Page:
Our iLEAD students displayed active citizenship as they could meet a social need through one of our change project activities. For instance, students from Fazil Omar Secondary School, Lagos, Nigeria, initiated a “Footbridge Project” as part of their community development initiative. The students experienced difficulty getting to school because they had to cross a canal using a boat. They had to endure long queues, which resulted in lateness to school. Realizing that the change project was an opportunity to solve this problem, the students, with the support of their teachers and other community members, raised funds to construct the footbridge, allowing them to have easier access to their school. The footbridge was not only beneficial for them but members of their community as well. The bridge brought ease to the community because traders and artisans could conduct business freely without having to worry about crossing the canal with unreliable boats. On account of the implementation of this project, the students were inspired to become responsible and active citizens.

 

Citizenship education requires critical thinking and problem-solving skills; therefore, a student-centered approach is vital for successful citizenship education. A system to learning centers the student’s voice values the relationship between the student and teacher and treats them as individuals with different needs. Without a doubt, schools make an excellent platform for active citizenship; however, the wider community needs to take responsibility for their actions and their impact on young people. It is worthy of note that families and communities have a significant influence on young people. Therefore, they must be provided good role models in attitude and behavior, particularly concerning rights and responsibilities. Schools and local government authorities can offer a coordinated approach to developing young active citizens by linking schools with community leaders and organizations that provide opportunities for active participation in their community beyond school. Thus, by encouraging young people to understand their role as responsible citizens who can be engaged in their communities, they will develop a positive leadership mindset and its responsibility. The future belongs to the youth because they have a vital role to play in the development of their nation, and it begins now.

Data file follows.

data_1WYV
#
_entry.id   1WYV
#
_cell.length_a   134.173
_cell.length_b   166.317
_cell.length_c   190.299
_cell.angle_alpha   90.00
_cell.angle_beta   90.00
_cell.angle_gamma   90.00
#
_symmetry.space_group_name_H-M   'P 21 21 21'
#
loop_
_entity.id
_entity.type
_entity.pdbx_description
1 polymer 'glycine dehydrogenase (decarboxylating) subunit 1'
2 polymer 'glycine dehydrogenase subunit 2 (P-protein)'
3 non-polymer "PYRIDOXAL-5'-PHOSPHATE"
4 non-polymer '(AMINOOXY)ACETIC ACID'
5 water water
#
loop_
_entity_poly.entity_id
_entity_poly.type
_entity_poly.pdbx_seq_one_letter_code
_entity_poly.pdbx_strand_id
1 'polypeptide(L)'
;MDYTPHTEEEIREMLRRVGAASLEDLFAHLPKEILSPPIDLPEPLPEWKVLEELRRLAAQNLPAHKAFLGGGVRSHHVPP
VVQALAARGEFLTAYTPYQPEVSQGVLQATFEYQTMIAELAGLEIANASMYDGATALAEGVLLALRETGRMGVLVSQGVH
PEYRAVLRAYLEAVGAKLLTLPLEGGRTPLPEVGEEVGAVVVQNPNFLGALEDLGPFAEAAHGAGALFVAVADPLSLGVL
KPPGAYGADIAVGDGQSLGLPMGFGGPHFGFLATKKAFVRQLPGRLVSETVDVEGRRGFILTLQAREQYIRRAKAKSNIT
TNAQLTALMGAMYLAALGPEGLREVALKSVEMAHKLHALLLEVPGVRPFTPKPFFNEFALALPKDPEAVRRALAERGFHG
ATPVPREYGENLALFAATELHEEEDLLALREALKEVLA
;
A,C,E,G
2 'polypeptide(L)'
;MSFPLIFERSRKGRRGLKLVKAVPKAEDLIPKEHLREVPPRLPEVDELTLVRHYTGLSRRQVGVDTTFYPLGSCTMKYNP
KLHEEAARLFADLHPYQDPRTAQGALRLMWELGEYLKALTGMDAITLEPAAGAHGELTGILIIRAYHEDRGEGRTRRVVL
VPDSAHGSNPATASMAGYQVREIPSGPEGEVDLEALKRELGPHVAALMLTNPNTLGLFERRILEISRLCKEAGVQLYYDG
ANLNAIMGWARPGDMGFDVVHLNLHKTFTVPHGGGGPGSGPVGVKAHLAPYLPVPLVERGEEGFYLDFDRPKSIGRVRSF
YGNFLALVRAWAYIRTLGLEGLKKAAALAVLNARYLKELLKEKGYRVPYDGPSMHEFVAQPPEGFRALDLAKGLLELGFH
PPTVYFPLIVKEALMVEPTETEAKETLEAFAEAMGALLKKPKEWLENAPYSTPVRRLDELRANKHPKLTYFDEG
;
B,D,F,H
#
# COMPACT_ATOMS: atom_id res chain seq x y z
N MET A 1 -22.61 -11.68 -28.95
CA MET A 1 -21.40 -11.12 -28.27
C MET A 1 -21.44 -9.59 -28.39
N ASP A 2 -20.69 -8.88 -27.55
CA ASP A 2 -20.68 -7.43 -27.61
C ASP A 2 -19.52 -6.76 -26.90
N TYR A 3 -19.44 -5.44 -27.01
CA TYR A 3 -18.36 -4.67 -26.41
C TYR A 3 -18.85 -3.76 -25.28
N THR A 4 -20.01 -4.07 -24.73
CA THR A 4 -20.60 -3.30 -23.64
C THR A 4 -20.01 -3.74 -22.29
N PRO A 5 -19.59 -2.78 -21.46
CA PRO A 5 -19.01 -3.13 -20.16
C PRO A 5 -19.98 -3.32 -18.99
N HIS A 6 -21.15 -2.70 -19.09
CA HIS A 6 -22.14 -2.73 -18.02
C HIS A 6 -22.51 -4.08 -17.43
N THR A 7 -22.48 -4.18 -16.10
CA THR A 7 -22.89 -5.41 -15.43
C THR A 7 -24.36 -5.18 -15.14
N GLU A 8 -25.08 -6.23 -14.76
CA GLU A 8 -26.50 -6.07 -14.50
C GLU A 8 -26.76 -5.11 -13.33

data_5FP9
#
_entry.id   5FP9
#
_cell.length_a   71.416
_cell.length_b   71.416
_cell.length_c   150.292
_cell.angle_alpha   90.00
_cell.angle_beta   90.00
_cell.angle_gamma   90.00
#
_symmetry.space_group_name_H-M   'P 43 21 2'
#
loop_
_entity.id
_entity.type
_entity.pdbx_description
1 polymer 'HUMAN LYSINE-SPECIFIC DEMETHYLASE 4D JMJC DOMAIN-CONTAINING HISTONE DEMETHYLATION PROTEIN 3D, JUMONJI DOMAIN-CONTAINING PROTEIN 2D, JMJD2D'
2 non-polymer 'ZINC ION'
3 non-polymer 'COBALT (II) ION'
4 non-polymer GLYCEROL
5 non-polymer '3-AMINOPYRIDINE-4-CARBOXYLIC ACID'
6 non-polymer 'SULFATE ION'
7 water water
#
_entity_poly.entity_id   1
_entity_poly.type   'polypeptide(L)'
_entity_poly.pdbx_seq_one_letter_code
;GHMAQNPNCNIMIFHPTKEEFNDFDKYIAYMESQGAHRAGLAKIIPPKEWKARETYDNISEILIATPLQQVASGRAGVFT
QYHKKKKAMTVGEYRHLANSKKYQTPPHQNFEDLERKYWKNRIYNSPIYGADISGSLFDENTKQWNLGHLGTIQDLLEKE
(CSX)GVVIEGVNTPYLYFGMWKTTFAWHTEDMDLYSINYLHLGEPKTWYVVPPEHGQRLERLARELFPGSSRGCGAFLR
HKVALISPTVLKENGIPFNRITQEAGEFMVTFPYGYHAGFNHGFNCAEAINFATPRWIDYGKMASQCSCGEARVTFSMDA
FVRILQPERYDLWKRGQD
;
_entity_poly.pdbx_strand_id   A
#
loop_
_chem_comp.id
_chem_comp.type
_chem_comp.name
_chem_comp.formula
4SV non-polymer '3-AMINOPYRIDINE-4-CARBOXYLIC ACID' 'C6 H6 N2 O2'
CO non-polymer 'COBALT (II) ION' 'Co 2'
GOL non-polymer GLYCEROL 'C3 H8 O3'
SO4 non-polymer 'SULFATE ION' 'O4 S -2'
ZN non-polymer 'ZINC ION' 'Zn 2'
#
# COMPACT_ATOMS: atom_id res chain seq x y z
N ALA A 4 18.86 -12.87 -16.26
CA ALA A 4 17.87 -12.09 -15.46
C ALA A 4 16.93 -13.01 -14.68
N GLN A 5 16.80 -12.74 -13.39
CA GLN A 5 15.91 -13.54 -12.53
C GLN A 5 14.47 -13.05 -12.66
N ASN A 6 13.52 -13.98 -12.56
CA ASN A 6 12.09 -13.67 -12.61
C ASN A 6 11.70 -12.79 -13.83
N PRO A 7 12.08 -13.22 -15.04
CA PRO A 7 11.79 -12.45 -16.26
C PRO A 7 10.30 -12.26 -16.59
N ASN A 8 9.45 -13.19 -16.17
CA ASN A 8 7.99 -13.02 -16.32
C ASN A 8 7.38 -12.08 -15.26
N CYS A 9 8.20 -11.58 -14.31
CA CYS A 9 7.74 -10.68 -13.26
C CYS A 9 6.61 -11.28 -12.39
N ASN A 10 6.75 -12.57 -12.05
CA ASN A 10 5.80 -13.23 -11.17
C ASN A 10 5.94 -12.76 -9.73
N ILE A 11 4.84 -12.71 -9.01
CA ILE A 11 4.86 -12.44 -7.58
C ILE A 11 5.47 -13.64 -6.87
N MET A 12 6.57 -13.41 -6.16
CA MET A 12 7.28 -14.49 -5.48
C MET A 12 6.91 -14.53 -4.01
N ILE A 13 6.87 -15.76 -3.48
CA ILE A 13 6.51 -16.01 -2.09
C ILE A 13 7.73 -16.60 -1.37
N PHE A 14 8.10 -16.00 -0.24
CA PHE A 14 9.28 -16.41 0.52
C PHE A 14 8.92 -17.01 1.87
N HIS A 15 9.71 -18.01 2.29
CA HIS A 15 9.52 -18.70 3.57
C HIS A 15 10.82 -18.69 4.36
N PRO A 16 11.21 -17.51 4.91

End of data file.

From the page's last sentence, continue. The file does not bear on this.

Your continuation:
by Aderonke Folorunsho